Advances in medication for HIV prevention and AIDS treatment


in Science

Truvada, a brand name for a cocktail of emtricitabine and tenofovir, is a daily oral prophylactic medication which has been found to be highly effective at preventing the uninfected from catching HIV. Now, a new drug is being tested which could provide the same protection in a way that’s more convenient and would be easier for people to use:

Cabotegravir is an integrase inhibitor—meaning that it works by stopping hiv copying its genome into the chromosomes of its host cells, an important stage in its life cycle. Unlike Truvada, which must be taken daily, by mouth, prophylactic cabotegravir is delivered as an injection once every two months.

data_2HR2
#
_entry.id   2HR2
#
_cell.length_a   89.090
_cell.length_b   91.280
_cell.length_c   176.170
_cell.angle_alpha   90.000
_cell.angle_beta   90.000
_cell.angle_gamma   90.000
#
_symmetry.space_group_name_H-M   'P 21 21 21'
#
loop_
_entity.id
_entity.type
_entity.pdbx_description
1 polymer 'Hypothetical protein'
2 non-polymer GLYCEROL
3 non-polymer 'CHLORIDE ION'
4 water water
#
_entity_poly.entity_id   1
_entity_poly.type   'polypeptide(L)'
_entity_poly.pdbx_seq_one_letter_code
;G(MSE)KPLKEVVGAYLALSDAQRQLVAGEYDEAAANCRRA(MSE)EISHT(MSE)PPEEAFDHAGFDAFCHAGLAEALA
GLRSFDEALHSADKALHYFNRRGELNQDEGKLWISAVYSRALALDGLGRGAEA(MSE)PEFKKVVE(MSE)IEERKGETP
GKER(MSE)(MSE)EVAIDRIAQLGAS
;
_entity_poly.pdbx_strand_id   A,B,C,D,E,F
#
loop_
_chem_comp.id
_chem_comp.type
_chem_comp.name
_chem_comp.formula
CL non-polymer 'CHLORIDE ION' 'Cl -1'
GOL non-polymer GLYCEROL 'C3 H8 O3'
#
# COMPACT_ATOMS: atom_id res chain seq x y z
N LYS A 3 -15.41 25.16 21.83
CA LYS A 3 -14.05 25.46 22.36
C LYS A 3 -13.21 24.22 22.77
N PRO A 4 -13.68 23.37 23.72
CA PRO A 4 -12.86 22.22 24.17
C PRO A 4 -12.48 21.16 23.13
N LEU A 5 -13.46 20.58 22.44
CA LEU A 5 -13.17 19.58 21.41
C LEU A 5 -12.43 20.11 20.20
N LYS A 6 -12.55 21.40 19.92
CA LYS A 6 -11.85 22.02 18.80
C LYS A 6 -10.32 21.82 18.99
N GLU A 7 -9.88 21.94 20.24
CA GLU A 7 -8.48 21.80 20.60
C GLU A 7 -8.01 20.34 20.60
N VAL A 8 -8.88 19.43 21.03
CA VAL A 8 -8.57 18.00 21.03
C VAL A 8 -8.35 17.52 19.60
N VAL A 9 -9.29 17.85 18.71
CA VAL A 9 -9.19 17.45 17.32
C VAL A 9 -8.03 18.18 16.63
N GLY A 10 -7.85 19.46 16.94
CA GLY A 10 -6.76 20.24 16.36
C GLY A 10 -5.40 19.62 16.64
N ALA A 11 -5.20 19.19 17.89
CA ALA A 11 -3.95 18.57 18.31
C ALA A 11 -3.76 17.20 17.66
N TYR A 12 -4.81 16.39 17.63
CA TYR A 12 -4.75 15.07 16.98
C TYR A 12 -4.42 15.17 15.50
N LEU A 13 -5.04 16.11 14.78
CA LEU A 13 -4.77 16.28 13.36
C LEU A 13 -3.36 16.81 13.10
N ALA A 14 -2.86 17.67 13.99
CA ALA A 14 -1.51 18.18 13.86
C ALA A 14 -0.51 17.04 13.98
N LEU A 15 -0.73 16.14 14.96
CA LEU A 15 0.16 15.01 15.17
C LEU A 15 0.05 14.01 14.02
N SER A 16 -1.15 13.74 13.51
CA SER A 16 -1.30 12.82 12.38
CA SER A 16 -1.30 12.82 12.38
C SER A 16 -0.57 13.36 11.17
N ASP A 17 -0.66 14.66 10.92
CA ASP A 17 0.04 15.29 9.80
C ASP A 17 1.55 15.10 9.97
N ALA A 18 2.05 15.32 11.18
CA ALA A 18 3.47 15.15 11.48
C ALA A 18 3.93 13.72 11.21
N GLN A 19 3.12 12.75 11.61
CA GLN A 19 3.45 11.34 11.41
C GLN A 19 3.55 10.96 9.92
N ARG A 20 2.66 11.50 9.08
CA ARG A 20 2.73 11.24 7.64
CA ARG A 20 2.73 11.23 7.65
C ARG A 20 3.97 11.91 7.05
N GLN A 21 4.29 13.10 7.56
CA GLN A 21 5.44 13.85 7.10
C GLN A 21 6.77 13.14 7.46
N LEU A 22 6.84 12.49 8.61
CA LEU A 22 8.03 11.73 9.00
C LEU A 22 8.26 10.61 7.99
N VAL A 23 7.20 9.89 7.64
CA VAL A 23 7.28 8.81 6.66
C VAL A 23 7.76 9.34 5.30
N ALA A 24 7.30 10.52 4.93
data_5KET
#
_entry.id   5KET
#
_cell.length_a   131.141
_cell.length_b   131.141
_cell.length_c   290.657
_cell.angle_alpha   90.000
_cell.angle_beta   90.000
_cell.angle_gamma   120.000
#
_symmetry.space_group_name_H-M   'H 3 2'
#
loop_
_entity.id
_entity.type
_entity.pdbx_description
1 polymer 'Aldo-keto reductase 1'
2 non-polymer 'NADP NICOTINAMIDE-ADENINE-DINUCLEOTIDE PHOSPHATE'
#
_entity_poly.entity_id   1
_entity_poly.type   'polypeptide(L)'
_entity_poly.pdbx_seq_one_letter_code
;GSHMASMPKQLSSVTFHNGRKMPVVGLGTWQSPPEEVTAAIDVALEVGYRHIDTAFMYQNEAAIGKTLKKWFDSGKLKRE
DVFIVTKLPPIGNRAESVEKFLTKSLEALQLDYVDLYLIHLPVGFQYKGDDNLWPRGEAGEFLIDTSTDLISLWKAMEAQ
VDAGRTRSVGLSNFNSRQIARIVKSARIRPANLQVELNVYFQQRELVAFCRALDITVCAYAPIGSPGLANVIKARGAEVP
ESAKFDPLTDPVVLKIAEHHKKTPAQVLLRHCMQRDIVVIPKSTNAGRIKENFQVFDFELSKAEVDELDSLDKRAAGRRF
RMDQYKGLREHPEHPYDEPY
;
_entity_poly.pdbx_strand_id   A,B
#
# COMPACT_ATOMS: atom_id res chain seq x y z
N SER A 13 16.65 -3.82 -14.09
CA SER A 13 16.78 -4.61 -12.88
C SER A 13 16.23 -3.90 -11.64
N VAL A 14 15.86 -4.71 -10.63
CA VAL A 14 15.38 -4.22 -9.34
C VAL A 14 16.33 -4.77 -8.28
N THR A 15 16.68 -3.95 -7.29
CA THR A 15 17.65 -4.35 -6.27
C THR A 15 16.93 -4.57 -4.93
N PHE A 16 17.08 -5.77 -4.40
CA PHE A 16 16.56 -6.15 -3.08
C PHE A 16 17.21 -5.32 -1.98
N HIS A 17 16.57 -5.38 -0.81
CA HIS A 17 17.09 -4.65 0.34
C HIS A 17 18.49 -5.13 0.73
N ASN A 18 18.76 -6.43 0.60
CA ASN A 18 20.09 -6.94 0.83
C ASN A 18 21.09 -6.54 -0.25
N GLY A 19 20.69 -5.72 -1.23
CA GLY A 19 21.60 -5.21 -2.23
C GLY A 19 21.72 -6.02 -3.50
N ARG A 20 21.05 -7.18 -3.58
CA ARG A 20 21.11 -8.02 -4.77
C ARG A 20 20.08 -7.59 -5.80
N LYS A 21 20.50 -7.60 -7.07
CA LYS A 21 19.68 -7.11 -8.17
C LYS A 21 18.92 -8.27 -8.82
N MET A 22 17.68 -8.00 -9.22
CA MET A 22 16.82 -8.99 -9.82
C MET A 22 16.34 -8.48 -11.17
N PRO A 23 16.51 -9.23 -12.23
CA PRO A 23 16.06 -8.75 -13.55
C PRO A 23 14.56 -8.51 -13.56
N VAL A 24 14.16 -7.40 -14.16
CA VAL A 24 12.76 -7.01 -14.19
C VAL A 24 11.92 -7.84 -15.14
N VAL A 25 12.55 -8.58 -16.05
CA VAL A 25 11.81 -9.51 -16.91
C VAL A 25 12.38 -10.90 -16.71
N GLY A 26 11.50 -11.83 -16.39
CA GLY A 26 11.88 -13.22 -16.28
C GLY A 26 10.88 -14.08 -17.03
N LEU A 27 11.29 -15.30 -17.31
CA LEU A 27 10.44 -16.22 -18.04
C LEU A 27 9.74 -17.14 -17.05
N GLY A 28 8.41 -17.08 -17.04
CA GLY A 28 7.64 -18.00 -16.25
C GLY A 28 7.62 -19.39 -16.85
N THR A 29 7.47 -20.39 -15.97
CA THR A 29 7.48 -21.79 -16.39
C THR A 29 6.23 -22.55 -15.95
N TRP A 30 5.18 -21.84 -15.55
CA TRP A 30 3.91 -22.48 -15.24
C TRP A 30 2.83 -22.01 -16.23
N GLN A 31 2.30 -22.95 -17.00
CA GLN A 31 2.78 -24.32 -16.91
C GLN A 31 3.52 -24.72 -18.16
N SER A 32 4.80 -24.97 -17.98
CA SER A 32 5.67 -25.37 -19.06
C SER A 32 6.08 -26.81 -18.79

In combination with the antiretroviral (ARV) drug rilpivirine, cabotegravir may also allow those who are already infected with HIV to be treated with periodic infections rather than multiple daily pills.

{ 2 comments… read them below or add one }

anon July 23, 2020 at 6:15 pm

Could make eradication of the disease possible with universal availability.

alena prazak July 24, 2020 at 12:09 pm

That is a great advance. Do you know how much the treatment costs? Would it be affordable for the people who need it the most and who have the least resources?

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